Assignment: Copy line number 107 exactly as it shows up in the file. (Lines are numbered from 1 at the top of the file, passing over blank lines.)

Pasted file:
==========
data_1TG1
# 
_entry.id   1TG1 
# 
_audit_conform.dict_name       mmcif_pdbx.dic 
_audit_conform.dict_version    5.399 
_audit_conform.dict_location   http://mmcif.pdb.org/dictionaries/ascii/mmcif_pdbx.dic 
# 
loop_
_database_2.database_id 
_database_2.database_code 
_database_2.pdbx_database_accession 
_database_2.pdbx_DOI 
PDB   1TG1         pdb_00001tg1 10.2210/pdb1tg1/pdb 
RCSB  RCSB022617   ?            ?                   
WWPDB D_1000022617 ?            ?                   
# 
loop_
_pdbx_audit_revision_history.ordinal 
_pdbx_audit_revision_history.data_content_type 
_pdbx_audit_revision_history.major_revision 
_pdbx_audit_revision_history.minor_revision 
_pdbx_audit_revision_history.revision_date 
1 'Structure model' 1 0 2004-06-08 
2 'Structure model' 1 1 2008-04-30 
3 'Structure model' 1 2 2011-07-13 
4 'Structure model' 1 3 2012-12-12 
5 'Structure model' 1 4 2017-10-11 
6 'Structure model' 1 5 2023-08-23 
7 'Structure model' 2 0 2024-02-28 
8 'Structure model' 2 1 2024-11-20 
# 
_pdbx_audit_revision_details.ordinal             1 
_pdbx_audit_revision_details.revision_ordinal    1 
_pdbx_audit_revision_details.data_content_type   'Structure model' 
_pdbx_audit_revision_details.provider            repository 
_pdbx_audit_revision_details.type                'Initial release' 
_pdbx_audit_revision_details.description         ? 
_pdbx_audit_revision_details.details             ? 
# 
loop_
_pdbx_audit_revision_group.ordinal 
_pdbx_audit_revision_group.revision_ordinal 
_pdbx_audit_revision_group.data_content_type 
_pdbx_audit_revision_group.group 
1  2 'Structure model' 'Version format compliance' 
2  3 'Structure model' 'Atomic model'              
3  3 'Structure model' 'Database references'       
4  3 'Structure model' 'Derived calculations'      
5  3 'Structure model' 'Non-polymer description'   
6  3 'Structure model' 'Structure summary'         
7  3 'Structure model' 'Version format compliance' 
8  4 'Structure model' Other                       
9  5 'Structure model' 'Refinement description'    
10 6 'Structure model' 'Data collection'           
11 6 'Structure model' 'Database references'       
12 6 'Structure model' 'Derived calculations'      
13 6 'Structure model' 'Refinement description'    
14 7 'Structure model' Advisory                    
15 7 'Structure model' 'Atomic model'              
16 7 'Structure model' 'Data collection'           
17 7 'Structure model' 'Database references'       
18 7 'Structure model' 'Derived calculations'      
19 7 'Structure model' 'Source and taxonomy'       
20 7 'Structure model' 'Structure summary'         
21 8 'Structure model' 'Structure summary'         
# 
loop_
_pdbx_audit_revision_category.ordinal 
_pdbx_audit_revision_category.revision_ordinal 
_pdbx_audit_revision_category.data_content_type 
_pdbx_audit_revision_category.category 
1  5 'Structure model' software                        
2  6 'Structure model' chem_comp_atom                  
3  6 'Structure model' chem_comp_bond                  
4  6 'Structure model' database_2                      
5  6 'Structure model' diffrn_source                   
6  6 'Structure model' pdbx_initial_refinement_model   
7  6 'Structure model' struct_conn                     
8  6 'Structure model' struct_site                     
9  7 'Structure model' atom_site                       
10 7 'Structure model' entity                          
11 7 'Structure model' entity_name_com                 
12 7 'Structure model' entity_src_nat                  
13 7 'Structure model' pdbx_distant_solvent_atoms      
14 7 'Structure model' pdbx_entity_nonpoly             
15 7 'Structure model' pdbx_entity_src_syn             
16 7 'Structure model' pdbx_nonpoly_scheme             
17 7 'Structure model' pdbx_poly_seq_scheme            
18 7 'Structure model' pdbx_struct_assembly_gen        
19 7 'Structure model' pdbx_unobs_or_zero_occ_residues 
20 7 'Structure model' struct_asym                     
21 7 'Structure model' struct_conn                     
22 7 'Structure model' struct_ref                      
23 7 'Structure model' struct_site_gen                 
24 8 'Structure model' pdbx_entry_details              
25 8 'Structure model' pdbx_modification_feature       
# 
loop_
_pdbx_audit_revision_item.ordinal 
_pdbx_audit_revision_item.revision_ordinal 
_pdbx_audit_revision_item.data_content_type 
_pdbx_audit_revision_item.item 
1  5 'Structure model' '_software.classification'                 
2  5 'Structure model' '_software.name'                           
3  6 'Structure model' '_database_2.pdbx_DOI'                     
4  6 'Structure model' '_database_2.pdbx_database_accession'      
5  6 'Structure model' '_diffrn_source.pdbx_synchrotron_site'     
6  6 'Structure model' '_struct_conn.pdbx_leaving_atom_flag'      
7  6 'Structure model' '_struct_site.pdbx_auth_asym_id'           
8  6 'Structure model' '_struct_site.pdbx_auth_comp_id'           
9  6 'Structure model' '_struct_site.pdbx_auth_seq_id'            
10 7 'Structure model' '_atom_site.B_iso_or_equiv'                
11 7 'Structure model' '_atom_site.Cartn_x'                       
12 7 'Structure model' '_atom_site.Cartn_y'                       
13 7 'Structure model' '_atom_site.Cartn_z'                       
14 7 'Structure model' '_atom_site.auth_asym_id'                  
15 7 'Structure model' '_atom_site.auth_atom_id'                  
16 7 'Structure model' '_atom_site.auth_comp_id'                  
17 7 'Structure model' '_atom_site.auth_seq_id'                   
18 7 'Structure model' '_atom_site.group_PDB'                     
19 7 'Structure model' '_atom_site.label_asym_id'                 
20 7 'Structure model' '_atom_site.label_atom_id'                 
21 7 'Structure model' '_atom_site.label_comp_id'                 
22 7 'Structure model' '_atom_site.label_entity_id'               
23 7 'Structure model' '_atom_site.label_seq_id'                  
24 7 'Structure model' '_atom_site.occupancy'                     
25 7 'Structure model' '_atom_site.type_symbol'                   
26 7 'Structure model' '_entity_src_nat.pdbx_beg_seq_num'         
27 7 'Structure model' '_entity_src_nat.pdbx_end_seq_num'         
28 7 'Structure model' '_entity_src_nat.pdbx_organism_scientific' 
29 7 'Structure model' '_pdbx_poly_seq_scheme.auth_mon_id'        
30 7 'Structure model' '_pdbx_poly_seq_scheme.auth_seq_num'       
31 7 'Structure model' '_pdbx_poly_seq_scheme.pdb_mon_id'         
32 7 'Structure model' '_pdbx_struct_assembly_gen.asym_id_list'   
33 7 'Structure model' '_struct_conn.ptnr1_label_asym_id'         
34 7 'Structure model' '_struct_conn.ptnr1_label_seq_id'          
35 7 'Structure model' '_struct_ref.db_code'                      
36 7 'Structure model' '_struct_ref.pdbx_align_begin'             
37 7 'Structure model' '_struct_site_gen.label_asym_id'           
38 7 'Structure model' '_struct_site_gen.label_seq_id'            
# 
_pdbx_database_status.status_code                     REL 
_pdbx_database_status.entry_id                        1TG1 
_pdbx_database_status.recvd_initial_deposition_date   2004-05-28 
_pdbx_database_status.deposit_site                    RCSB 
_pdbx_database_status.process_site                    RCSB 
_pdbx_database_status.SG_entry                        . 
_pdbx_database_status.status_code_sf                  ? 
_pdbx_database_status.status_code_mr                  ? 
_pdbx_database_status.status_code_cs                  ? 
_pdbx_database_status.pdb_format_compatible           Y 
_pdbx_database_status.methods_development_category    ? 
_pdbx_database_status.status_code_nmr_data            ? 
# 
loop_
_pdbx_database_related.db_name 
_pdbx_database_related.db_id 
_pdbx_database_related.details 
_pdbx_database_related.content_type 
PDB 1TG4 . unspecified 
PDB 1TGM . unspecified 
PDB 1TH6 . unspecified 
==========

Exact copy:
4  6 'Structure model' '_database_2.pdbx_database_accession'      